Dimon plans first UK visit since pandemic

Jamie Dimon, the CEO of JP Morgan, will visit London next month for the first time since the coronavirus outbreak. A previously scheduled trip in June was called off due to quarantine rules. City AM's Emily Hawkins suggests the trip could result in fresh momentum for workers to return to the City as Mr Dimon has advocated for office-working.


Stephen Hester appointed as easyJet as chair

The former boss of Royal Bank of Scotland Stephen Hester will become the chairman of easyJet at the end of the year. He will join the airline’s board as a non-executive director next month. Hester was most recently CEO of insurer RSA but is probably best known for leading the bailed-out bank RBS during the 2008 financial crisis.

Virgin Orbit brings Boeing on board for $3.2bn Spac deal

Boeing will invest in Richard Branson’s satellite launch company Virgin Orbit when it merges with the blank cheque entity NextGen Acquisition II in a deal that values it at more than $3bn.


Financial services vacancies jump 38%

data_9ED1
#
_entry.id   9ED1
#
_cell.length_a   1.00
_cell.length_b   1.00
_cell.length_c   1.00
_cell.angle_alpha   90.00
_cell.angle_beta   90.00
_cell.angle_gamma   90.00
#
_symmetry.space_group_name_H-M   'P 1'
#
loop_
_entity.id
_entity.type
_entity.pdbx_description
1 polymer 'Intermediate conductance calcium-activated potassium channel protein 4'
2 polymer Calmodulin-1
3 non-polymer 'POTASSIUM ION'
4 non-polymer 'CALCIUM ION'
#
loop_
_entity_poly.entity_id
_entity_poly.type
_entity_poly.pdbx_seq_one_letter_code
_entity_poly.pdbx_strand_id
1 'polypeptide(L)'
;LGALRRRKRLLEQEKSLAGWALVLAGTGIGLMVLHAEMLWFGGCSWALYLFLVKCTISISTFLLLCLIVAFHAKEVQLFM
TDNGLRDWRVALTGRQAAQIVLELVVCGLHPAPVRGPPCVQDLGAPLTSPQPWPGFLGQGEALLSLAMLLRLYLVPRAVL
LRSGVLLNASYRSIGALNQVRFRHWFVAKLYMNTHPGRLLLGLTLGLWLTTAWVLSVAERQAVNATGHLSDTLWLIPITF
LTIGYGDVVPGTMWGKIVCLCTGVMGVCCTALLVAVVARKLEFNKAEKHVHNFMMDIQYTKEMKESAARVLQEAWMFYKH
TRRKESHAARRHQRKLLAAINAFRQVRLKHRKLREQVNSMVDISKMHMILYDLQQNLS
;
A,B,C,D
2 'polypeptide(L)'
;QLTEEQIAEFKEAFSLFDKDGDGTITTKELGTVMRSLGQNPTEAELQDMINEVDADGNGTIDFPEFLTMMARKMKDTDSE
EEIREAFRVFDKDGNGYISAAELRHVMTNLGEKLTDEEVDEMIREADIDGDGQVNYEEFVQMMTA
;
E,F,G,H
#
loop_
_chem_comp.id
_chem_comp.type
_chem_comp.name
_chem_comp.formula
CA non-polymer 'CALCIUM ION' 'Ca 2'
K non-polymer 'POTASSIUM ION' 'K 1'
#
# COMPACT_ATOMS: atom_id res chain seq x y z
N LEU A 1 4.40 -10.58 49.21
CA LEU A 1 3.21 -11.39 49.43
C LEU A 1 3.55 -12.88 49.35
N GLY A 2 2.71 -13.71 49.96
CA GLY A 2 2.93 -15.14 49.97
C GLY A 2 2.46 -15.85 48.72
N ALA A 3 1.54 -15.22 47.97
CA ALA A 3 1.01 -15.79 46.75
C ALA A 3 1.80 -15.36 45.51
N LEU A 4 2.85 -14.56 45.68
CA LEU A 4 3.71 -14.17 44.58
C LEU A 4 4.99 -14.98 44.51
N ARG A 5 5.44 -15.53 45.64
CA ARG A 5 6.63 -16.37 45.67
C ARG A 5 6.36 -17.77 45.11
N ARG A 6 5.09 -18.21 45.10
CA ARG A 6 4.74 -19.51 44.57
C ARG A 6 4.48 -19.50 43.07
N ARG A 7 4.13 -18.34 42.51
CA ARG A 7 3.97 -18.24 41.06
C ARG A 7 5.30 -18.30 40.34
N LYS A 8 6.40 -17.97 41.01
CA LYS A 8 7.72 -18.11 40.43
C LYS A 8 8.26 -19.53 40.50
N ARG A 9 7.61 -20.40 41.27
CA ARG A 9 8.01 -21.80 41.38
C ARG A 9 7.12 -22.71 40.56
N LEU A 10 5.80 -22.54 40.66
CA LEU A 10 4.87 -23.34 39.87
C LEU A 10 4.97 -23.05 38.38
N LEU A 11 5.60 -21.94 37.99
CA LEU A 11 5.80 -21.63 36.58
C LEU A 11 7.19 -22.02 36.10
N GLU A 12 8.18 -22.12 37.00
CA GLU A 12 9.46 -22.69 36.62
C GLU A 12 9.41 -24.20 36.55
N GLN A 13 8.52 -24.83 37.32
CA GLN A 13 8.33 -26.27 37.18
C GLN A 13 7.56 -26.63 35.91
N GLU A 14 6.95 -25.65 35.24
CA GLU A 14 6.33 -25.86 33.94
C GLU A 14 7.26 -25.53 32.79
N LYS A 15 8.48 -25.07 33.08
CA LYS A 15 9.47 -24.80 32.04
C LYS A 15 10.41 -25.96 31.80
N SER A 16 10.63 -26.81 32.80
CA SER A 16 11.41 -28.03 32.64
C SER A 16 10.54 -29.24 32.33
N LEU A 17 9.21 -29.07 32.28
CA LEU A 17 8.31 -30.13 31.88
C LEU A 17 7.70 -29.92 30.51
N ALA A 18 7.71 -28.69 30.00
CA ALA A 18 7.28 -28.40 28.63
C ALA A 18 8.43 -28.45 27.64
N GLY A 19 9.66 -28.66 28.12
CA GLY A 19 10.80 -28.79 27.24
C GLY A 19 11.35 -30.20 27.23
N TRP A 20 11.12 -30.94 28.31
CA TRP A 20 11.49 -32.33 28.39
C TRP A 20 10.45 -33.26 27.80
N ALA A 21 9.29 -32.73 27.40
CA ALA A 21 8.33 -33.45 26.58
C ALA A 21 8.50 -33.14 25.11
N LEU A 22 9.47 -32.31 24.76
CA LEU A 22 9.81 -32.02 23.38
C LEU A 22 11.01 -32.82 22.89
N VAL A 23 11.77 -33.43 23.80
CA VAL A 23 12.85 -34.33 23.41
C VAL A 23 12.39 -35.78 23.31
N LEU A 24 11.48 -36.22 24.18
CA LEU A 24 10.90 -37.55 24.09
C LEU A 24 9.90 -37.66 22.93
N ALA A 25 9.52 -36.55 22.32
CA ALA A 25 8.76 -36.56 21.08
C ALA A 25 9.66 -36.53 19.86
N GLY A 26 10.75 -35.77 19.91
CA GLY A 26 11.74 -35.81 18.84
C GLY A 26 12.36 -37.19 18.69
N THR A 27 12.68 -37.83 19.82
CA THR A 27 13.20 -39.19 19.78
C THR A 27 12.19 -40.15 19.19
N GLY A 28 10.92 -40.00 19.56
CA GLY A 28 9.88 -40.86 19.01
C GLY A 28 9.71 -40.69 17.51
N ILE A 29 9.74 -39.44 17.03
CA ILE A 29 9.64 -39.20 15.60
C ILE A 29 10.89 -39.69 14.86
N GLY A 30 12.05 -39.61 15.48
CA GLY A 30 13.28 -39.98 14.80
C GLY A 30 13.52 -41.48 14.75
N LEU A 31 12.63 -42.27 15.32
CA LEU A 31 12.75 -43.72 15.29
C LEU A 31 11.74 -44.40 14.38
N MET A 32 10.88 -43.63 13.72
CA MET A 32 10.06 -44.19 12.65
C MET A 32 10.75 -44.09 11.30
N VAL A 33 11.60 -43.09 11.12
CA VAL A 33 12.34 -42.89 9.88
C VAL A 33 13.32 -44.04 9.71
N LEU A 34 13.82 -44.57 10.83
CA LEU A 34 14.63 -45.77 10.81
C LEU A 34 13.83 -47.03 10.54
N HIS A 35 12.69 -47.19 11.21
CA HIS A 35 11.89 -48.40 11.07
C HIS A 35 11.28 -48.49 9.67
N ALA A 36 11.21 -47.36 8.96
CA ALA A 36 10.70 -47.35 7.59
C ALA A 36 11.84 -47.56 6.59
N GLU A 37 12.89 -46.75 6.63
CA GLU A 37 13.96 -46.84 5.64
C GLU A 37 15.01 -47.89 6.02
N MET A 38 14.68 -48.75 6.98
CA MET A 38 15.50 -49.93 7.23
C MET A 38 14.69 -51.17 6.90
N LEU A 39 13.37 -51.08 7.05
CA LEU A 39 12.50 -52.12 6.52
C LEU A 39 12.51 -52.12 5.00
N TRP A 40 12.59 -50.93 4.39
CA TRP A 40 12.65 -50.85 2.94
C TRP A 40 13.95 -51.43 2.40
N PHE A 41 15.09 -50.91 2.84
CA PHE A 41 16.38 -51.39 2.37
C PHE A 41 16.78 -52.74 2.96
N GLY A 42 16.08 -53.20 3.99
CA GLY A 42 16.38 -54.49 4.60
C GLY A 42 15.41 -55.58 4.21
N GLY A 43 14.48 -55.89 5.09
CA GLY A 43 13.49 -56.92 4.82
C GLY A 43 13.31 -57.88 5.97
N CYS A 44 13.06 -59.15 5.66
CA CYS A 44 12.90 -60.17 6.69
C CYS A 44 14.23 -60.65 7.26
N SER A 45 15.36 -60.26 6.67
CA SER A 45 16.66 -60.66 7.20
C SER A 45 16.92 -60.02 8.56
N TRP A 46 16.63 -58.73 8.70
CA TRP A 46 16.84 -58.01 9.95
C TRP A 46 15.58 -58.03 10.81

According to new research from the Association of Professional Staffing Companies, recruitment within the financial services sector in England & Wales continues to rise rapidly with vacancies up 37.8% quarter-on-quarter. When broken down by profession, the data reveals that IT experts remain the most in-demand with over 15,270 new jobs advertised in 2021 – 1.5% more than 2020’s total. Meanwhile, the data reveals that out of the top firms operating within the financial services arena, JP Morgan leads the table with 2,246 new jobs this year, an 18.3% increase of its 2020 total. Citi follows in second place with 1,552 vacancies (up 39.2% year-on-year).

Survey finds digital assets seen as strong fiat alternative